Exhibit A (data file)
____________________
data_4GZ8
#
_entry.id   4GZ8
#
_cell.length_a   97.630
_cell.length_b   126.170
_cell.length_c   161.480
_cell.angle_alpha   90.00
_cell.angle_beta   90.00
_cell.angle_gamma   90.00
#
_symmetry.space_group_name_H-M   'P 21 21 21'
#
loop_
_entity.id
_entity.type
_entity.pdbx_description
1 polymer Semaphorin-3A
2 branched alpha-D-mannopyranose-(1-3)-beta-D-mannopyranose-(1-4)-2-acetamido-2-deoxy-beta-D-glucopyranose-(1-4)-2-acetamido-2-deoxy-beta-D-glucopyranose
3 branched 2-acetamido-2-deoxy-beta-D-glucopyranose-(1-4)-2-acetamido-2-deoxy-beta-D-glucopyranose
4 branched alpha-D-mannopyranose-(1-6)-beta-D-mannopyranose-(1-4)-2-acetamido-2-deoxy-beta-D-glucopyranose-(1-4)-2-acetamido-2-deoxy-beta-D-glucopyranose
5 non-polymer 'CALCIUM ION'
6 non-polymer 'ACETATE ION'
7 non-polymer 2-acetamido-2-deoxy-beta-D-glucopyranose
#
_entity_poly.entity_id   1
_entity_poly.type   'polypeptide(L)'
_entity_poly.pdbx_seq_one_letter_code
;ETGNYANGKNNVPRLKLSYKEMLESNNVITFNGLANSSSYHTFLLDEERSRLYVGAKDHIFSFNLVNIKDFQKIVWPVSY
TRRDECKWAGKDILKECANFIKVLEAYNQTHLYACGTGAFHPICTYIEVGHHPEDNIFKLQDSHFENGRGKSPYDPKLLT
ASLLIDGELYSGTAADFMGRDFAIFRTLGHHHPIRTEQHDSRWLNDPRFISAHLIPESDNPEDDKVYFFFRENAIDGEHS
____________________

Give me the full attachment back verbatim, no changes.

data_4GZ8
#
_entry.id   4GZ8
#
_cell.length_a   97.630
_cell.length_b   126.170
_cell.length_c   161.480
_cell.angle_alpha   90.00
_cell.angle_beta   90.00
_cell.angle_gamma   90.00
#
_symmetry.space_group_name_H-M   'P 21 21 21'
#
loop_
_entity.id
_entity.type
_entity.pdbx_description
1 polymer Semaphorin-3A
2 branched alpha-D-mannopyranose-(1-3)-beta-D-mannopyranose-(1-4)-2-acetamido-2-deoxy-beta-D-glucopyranose-(1-4)-2-acetamido-2-deoxy-beta-D-glucopyranose
3 branched 2-acetamido-2-deoxy-beta-D-glucopyranose-(1-4)-2-acetamido-2-deoxy-beta-D-glucopyranose
4 branched alpha-D-mannopyranose-(1-6)-beta-D-mannopyranose-(1-4)-2-acetamido-2-deoxy-beta-D-glucopyranose-(1-4)-2-acetamido-2-deoxy-beta-D-glucopyranose
5 non-polymer 'CALCIUM ION'
6 non-polymer 'ACETATE ION'
7 non-polymer 2-acetamido-2-deoxy-beta-D-glucopyranose
#
_entity_poly.entity_id   1
_entity_poly.type   'polypeptide(L)'
_entity_poly.pdbx_seq_one_letter_code
;ETGNYANGKNNVPRLKLSYKEMLESNNVITFNGLANSSSYHTFLLDEERSRLYVGAKDHIFSFNLVNIKDFQKIVWPVSY
TRRDECKWAGKDILKECANFIKVLEAYNQTHLYACGTGAFHPICTYIEVGHHPEDNIFKLQDSHFENGRGKSPYDPKLLT
ASLLIDGELYSGTAADFMGRDFAIFRTLGHHHPIRTEQHDSRWLNDPRFISAHLIPESDNPEDDKVYFFFRENAIDGEHS